Arts & Life
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This article was published 12/5/2010 (3743 days ago), so information in it may no longer be current.
While Adam Guettel was impatiently waiting to fall in love, the American composer/lyricist bided his time by penning the lushly romantic stage musical The Light in the Piazza.
"I wanted to write a love story because I hadn't found love when I wrote it and needed the vessel to pour all that energy into," Guettel, 45, has often explained. "The goal is to make the audience feel they're in love, or desperately want to be in love."
Although The Light in the Piazza didn't get him a single date, the theatre world was immediately smitten with Guettel (pronounced GET-el), whom Time magazine crowned as "the most provocative and promising of post-Sondheim theatrical songwriters." That's not unexpected, as he is the scion of musical theatre royalty -- his mother is composer Mary Rodgers (Once Upon a Mattress) and grandfather is the legendary music man Richard Rodgers (Oklahoma, South Pacific and The Sound of Music). Guettel even has a Winnipeg connection -- his father Henry was company manager at the Royal Winnipeg Ballet in the SSRq50s.
Tony Award voters showed Guettel some love, too, with six awards in 2005, although Light in the Piazza lost best musical to Spamalot.
Winnipeg's Dry Cold Productions is the second company in Canada (following one in Toronto last February) to land the production rights to the period piece that celebrates flowering, impetuous romance. The Light in the Piazza opens a three-performance run Friday at the Canwest Performing Arts Centre at the Forks.
"The music is almost operatic," says Samantha Hill, one of the show's young stars. "It has opera's grandeur with the relatability of musical theatre. It's so difficult but so beautiful."
The Light in the Piazza follows Margaret, a middle-aged American woman, to Italy, where she is holidaying with her intellectually challenged adult daughter, Clara. In Florence, Clara meets a handsome 20-year-old local named Fabrizio and it is love at first sight in the piazza.
When talk turns to marriage, Margaret grows protective of her child, who looks like a beautiful woman but has the innocent mind of a 12-year-old. Margaret wrestles with whether to confess Clara's limitations to Fabrizio and his family.
Hill -- a 22-year-old Winnipeg soprano in her second year of a fine arts program at the University of Alberta -- has been paired by director Donna Fletcher with Aaron Hutton-- a 21-year-old tenor who is studying vocal performance at the University of Manitoba -- as the youthful lovers in 1953. It's not a time either performer is particularly familiar with -- nor do they know the movie icons of the era who are mentioned in the script.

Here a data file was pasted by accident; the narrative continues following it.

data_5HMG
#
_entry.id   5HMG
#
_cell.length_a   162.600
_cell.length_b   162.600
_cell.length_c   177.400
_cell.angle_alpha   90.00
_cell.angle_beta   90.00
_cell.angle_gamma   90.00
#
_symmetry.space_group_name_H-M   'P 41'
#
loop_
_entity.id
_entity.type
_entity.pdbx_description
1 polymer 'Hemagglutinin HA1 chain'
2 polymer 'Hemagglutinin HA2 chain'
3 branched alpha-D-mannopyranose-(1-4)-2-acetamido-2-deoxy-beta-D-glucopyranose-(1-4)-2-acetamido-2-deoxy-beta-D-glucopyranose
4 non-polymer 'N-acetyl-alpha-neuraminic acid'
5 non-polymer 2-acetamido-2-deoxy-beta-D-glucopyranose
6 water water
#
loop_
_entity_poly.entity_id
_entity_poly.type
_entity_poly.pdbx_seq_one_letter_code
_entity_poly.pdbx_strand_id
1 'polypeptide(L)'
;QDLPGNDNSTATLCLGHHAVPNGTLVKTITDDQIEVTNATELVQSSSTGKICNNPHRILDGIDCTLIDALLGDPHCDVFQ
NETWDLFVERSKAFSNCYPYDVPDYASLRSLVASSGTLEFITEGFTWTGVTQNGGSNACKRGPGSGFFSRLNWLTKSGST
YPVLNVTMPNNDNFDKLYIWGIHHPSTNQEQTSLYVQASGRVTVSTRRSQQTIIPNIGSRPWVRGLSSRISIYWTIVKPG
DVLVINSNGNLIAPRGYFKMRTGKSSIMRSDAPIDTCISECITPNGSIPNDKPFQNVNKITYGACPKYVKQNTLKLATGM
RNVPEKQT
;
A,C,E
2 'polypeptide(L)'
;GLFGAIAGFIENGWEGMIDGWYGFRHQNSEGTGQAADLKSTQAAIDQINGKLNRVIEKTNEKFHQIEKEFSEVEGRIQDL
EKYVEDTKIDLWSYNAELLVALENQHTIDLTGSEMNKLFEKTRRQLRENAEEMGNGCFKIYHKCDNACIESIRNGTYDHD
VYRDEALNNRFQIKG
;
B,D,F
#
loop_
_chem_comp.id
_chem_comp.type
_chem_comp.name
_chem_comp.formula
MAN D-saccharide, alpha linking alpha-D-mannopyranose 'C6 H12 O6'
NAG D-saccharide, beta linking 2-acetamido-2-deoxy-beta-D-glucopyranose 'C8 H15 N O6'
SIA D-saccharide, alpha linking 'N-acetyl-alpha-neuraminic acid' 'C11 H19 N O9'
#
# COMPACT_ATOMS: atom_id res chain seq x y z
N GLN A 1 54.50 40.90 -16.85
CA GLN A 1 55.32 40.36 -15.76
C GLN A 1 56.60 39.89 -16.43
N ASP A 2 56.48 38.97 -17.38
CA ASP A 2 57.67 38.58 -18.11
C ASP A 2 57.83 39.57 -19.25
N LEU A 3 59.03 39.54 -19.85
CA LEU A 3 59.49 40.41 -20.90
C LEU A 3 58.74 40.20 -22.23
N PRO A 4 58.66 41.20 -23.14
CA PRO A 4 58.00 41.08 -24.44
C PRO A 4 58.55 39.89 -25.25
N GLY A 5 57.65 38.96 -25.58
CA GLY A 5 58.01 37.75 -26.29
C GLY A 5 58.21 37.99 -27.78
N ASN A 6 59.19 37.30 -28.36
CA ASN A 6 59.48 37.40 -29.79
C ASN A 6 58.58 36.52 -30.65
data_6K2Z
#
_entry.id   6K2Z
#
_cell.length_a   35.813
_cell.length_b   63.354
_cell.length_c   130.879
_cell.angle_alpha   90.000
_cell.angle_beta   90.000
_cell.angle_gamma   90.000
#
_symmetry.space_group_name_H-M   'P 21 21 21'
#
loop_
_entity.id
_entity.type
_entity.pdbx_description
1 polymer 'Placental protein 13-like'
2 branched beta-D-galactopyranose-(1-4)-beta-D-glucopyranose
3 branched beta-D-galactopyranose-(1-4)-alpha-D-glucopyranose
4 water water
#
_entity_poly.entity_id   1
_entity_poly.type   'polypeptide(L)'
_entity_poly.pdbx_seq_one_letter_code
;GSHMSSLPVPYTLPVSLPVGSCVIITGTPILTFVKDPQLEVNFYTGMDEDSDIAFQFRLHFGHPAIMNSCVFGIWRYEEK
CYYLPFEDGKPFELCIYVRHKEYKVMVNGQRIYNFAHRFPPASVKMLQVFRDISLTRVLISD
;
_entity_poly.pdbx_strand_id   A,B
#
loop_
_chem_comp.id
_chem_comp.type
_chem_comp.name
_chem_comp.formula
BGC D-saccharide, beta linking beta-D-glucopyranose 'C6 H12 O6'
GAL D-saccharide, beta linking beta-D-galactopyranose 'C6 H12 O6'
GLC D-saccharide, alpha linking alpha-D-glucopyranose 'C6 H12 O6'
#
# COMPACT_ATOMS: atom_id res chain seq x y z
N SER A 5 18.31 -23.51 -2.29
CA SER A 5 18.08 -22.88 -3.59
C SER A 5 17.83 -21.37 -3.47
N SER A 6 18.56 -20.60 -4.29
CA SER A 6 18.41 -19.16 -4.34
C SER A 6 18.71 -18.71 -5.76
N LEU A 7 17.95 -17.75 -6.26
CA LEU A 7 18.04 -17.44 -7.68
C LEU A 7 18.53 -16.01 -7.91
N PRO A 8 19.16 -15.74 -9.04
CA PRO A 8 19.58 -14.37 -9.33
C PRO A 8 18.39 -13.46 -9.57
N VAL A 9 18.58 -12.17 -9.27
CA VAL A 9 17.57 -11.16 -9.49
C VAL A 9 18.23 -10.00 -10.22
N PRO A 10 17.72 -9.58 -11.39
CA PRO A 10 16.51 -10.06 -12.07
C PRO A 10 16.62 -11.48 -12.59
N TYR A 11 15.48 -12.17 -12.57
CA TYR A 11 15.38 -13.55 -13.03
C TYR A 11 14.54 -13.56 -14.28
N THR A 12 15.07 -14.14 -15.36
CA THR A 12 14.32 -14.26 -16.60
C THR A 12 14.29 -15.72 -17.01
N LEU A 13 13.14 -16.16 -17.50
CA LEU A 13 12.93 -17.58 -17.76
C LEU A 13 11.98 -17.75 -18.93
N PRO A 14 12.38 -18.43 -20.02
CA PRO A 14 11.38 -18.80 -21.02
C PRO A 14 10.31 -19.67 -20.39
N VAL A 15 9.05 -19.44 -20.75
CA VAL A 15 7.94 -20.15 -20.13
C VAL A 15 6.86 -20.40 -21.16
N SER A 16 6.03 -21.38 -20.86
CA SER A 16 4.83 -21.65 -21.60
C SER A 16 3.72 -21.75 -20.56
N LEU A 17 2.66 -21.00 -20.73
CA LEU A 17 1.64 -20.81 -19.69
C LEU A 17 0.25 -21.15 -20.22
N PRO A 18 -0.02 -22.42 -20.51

During a joint interview, Hutton talks about how Fabrizio thinks he needs to be like Hollywood film star Van Johnson to woo Clara, but asks Hill to remind him of Johnson's first name. Hill tells him it's Van, but comes clean that she had to Google Johnson, too, to find out who he was.
"We did know who Fred Astaire was," says Hill, smiling sheepishly.
Fletcher prepped her fresh-faced stars to get in touch with their own memories of first infatuation.
Hutton, who made his Rainbow Stage debut as Rolf in the 2007 production of The Sound of Music, remembers the time he connected with a girl on a picnic date.
"It felt amazing," he recalls. "You want to live in that feeling forever. It feels good to reconnect with those intense romantic memories."
Hill, who portrayed Belle in Rainbow's Beauty and the Beast last summer and the sexy temptress Carla in Dry Cold's Nine in 2007, chimes in, "I remember the first time I was in love, feeling I could marry this person after a month together. Your heart just aches when they are not around. It sounds cheesy but it's true."
Do you need to fall in love with your onstage paramour to be convincing to audiences?
"I think you do," says Fletcher, a veteran stage musical actress "A lot of the guys I worked with became very good friends and I think that's why. You have to find something about that person to fall in love with. If you don't it's not believable."
The actors agree that chemistry is important and needs to be developed quickly in a short rehearsal period, but they think its enough to make their personal friendship the basis of their stage courtship.
"We did talk about setting boundaries, that if have to kiss in this scene, 'Are you comfortable to do this?" says Hill. "It's acting. There is no worry about it overlapping into real life.
"First love can seem epic. You don't need to push the romance."
1960 -- Elizabeth Spencer's novella The Light in the Piazza is published.
1962 -- Film version debuts, starring Olivia de Havilland as Meg, Yvette Mimieux as Clara and George Hamilton as Fabrizio.
1998 -- Guettel's mother, Mary Rodgers, offers him a copy of the book, suggesting it might make a good musical.
2003 -- Premières at Seattle's Intimant Theater.
2005 -- Opens at the Lincoln Center, picks up 11 Tony Award nominations, winning six.
2006 -- Closes after 504 performances and launches a national tour.
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